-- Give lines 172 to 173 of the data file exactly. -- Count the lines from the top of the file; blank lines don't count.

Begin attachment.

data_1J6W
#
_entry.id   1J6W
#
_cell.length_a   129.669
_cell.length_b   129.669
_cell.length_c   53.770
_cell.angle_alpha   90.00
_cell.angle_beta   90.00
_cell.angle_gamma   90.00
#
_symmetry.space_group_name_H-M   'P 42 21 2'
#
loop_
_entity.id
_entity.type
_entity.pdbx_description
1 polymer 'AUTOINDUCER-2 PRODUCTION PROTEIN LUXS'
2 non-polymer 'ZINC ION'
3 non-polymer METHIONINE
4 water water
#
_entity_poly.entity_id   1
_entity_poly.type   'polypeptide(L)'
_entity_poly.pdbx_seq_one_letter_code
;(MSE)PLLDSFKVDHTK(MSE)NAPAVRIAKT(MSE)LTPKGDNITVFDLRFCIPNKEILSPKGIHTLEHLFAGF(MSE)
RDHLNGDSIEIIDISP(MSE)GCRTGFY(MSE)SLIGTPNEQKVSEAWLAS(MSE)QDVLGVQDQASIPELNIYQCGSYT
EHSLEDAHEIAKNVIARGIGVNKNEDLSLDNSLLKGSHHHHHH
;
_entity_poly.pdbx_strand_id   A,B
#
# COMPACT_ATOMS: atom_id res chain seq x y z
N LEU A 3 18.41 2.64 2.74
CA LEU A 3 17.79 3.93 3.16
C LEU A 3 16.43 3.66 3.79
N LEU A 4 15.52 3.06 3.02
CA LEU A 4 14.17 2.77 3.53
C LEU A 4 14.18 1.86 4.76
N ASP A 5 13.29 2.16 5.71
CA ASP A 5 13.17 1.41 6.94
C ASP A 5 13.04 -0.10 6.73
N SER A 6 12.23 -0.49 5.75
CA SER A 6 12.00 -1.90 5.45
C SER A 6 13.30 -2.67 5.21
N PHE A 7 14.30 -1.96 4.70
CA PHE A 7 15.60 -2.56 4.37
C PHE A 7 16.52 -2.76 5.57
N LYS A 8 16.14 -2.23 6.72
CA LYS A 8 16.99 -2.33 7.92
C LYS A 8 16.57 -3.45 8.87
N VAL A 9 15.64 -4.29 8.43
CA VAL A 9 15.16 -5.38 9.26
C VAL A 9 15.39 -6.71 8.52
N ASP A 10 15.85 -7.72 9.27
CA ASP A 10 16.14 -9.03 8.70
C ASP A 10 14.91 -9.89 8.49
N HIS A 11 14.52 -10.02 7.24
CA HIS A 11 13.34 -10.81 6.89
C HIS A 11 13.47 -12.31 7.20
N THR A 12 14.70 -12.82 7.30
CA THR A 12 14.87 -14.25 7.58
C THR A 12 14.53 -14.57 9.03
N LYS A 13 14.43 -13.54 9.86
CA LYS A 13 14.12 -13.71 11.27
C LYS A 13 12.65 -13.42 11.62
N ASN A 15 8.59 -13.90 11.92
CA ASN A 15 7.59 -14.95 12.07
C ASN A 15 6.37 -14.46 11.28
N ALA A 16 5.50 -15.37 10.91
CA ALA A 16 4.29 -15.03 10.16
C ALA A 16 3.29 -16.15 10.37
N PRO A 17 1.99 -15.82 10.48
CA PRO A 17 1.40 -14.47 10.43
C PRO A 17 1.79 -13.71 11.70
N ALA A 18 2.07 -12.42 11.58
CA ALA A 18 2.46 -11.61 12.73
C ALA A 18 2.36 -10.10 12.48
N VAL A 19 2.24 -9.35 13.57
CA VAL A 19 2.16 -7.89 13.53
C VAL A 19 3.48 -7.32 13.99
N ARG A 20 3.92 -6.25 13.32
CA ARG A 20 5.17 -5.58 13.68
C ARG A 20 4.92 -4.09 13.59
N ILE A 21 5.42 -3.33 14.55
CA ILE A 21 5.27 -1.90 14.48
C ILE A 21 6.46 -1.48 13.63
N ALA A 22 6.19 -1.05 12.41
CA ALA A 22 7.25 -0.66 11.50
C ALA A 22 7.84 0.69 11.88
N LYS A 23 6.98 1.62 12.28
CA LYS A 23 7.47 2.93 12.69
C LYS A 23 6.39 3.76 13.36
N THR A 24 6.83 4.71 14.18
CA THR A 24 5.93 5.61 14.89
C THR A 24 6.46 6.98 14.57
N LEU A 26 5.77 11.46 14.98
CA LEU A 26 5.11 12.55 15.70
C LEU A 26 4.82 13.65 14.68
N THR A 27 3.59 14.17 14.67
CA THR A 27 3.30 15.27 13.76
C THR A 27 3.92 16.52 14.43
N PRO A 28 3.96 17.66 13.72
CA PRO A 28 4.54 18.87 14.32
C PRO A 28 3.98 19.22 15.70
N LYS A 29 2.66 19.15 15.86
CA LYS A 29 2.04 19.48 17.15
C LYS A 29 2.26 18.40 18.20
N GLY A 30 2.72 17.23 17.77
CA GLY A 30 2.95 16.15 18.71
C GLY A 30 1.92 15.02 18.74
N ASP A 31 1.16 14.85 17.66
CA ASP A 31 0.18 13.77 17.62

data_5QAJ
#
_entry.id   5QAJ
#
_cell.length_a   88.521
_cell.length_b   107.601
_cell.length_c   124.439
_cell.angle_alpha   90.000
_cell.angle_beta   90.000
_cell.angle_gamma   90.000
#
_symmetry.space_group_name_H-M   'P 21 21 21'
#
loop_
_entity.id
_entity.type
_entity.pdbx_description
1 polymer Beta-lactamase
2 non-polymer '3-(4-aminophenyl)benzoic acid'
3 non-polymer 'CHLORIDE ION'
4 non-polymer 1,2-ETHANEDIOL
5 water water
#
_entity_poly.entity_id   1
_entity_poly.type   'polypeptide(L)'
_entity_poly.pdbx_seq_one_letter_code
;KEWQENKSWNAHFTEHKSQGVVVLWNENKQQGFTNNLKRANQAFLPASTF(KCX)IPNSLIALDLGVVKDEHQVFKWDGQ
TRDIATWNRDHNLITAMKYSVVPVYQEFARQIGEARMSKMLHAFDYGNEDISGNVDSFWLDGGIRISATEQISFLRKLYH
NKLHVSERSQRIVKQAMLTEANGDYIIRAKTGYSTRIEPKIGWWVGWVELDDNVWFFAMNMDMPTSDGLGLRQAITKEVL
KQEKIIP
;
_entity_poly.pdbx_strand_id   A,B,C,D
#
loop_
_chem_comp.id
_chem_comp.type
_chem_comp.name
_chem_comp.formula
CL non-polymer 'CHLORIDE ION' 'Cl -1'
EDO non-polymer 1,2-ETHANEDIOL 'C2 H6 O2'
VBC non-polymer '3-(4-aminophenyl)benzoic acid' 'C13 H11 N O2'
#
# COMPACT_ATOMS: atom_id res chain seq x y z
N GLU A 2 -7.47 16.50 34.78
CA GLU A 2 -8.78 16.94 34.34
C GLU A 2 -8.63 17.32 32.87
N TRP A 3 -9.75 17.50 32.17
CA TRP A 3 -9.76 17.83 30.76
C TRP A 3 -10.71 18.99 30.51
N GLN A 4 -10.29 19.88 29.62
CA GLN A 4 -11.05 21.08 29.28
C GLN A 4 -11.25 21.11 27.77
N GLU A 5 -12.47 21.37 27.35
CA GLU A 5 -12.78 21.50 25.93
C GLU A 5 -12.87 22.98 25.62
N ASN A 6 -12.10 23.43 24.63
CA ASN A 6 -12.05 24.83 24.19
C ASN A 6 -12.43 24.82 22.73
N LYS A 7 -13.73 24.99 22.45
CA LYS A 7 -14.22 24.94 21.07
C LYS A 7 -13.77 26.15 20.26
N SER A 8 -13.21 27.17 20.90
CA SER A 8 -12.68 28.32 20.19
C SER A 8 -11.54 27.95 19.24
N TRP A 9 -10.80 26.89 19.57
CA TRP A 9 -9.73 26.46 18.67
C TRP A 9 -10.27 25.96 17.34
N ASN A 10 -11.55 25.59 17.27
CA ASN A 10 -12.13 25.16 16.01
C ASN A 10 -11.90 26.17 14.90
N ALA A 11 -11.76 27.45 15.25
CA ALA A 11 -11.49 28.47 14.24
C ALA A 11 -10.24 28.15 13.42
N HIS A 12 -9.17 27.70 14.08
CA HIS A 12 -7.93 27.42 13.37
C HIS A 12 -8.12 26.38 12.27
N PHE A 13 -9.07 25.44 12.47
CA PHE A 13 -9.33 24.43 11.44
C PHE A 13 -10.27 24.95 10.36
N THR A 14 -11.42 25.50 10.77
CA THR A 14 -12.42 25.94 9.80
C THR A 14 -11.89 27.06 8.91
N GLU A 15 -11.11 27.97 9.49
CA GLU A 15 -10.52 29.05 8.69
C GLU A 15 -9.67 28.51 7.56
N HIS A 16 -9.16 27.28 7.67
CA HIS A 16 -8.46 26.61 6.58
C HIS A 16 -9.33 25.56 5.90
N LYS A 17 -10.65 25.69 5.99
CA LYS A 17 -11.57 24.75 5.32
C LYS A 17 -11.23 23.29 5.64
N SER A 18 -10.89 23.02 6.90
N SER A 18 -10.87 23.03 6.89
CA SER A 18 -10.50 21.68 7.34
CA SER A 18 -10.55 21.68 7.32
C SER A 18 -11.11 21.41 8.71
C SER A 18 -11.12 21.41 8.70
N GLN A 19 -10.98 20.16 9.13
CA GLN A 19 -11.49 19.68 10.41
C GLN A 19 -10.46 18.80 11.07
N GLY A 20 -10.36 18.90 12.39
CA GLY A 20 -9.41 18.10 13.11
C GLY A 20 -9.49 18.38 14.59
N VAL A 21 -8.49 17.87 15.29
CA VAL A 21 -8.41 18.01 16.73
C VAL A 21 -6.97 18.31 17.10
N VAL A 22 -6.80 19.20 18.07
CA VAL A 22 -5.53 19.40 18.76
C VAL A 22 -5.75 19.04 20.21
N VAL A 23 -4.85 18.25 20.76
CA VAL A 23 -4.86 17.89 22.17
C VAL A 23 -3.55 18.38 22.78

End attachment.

CA LYS A 7 -14.22 24.94 21.07
C LYS A 7 -13.77 26.15 20.26